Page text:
For women’s sake, let’s screen for depression as part of the new heart health checks

Found in: Mental health resources

For women’s sake, let’s screen for depression as part of the new heart health checks

The latest government statistics, released last week, show that from 2001-2016, the rate of cardiac events (heart attacks or unstable angina) fell by more than half among Australian women. That’s largely because of greater education about risk factors for heart disease (smoking rates continue to fall), and medical advances in prevention and treatment. One thing that might reduce rates of heart disease even further is to make sure women, in particular, are asked about their current mental health. This can be a pointer to a hidden risk of developing heart disease in the future.

Mental illness can directly affect heart health by placing extra pressure on the cardiovascular system. Depression has been linked to inflammation, which can clog a person’s arteries. Depression also increases the presence of stress hormones in the body, which dull the response of the heart and arteries to demands for increased blood flow. Less direct effects on heart health include the impact of depression on a person’s health behaviours, such as diet and exercise, and their connections with other people.

Australian middle-aged women with depression have double the risk of having a heart attack or stroke in the following 18 years compared to women without depression. While we’re seeing significant reductions in the number of people getting heart disease overall, the latest report shows the opposite is true in young women. The rate of cardiovascular events like stroke is increasing in women aged 35 to 54.

Drinking alcohol, smoking, high cholesterol, type 2 diabetes, overweight/obesity, and a family history of heart disease are some of the important predictors of a person developing heart disease over the next five years. So if someone is considered to have high risk of a cardiovascular event, this risk can be managed with the help of a medical professional.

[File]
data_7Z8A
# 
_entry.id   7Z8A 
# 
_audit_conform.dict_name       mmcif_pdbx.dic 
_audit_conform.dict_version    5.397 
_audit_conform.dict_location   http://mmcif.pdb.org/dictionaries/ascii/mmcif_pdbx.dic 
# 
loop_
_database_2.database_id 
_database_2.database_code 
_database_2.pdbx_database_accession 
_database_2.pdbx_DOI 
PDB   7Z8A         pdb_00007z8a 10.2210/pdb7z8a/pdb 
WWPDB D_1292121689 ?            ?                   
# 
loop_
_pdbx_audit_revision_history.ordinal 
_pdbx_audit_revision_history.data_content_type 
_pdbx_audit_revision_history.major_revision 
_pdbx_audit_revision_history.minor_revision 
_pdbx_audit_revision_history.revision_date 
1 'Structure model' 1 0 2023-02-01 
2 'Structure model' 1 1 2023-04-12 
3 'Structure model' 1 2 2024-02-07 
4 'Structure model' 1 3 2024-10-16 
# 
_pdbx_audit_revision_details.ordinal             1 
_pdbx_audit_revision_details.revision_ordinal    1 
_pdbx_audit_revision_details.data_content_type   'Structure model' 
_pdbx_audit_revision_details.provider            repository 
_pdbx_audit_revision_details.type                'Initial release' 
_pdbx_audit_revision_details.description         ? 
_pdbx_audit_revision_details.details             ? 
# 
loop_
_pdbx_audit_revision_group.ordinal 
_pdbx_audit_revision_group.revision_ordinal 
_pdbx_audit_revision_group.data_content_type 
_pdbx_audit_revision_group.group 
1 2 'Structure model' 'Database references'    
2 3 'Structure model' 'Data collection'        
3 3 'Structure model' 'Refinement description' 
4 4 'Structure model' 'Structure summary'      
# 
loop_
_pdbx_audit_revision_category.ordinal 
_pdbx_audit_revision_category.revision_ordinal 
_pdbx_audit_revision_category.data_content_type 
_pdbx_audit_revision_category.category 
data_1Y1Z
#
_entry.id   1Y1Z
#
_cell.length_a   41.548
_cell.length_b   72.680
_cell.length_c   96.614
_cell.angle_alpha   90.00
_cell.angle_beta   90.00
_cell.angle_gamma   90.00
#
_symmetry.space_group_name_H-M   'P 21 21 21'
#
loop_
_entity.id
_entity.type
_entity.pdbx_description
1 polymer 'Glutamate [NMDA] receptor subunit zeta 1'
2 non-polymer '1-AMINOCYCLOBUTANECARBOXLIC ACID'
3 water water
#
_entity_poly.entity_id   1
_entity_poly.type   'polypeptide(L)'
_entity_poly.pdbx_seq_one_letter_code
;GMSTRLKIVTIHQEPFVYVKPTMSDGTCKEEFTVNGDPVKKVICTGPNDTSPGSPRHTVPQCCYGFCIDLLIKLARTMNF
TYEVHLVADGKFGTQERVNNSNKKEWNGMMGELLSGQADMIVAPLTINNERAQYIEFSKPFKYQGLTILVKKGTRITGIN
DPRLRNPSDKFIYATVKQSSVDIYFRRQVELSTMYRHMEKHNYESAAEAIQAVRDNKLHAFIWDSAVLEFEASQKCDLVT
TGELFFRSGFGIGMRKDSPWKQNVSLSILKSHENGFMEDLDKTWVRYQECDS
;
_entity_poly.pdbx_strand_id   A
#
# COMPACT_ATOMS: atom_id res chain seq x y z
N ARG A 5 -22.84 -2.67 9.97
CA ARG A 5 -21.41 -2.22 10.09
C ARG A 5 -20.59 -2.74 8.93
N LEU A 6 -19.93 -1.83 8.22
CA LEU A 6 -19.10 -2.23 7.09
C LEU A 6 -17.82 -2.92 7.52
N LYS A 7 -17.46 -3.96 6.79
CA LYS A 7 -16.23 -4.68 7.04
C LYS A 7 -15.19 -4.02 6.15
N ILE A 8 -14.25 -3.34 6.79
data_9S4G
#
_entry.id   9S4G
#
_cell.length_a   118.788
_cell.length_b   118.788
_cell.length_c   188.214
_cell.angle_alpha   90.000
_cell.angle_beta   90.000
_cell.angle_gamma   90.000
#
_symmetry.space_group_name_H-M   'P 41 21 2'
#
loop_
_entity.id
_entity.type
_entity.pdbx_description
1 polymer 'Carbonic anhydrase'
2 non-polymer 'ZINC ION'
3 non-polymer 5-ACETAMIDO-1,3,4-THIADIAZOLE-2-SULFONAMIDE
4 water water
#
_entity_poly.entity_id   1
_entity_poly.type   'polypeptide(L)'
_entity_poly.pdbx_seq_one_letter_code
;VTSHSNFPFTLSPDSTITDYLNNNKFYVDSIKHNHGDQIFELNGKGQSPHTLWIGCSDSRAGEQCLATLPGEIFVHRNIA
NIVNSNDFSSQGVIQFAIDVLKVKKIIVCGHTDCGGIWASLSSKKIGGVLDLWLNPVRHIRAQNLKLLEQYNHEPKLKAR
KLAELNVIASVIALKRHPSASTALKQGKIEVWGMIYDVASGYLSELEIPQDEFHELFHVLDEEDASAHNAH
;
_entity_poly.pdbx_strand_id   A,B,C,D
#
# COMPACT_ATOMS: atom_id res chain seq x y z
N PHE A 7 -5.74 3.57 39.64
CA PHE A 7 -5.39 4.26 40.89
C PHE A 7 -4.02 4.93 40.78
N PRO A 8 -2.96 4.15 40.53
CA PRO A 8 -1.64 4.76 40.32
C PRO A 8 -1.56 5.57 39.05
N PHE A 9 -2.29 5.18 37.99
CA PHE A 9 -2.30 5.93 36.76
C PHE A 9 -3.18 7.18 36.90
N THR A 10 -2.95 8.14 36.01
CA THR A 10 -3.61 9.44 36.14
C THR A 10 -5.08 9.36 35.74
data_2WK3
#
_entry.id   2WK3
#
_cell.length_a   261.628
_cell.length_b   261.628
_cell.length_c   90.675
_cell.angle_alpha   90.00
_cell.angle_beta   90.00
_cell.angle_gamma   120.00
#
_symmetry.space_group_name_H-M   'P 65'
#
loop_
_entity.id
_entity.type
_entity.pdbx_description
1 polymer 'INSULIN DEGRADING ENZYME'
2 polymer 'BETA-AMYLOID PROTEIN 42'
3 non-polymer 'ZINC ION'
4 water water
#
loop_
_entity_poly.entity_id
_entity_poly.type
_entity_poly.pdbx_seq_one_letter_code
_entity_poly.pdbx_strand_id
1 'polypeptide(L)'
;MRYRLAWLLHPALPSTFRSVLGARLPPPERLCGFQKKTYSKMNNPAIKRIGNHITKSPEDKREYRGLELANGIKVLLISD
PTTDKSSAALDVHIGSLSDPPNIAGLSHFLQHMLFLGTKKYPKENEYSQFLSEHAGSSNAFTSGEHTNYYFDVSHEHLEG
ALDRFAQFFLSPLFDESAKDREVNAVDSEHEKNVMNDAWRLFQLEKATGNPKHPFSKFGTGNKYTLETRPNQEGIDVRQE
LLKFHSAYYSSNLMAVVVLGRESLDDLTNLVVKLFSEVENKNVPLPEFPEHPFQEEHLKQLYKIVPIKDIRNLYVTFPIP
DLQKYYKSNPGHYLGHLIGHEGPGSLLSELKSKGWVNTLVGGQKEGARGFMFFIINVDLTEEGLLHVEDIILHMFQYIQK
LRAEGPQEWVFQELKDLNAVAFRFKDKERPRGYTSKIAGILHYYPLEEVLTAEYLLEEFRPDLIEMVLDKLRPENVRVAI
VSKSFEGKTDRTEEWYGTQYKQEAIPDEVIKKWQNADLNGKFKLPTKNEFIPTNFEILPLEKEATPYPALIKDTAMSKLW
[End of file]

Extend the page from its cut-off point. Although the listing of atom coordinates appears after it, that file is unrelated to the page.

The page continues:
April 1 saw the introduction of two new Medicare item numbers allowing eligible patients (those aged 45 and over, or 35 and over for Aboriginal and Torres Strait Islander peoples) to be assessed for their risk of developing cardiovascular disease. This is known as a heart health check. If a person is identified as being sufficiently at risk, they will be targeted with preventative measures such as assistance with lifestyle modifications, and/or interventions like blood pressure or cholesterol medications.

While many of the common risk factors for heart disease are shared between women and men, young and middle aged women have some that men don’t. Polycystic ovary syndrome and complications during and after pregnancy (such as gestational diabetes and pre-eclampsia) are all important considerations. We’re only beginning to understand how these factors affect a woman’s risk, but they are likely to be as important as traditional risk factors in the context of heart health checks.

Another common issue in young women that influences heart disease risk is poor mental health. Common mental disorders like depression are more common in women than men until age 75. Both heart disease and depression are largely socially determined, especially for women and girls. Early life trauma, poverty, and gendered violence and discrimination can accumulate across a woman’s lifespan to shape her risk of heart disease and stroke.

Screening for mental health

While more research is needed, asking about a woman’s mental health may help GPs better identify risk of heart disease in younger women.

Large population-based studies show reducing the prevalence of depression could have major implications for the prevention of heart disease and stroke. One study found having a poor psychosocial profile (depression, stress, isolation and anxiety) contributes 32% of the risk for heart attacks across the population. In other words, if these psychosocial issues were eliminated, the incidence of heart attacks would be reduced by one-third.

Given the burden of these psychosocial issues is greater for women than men, women may have even more to gain if depression was targeted as part of preventing heart disease.

Read more For women’s sake, let’s screen for depression as part of the new heart health checks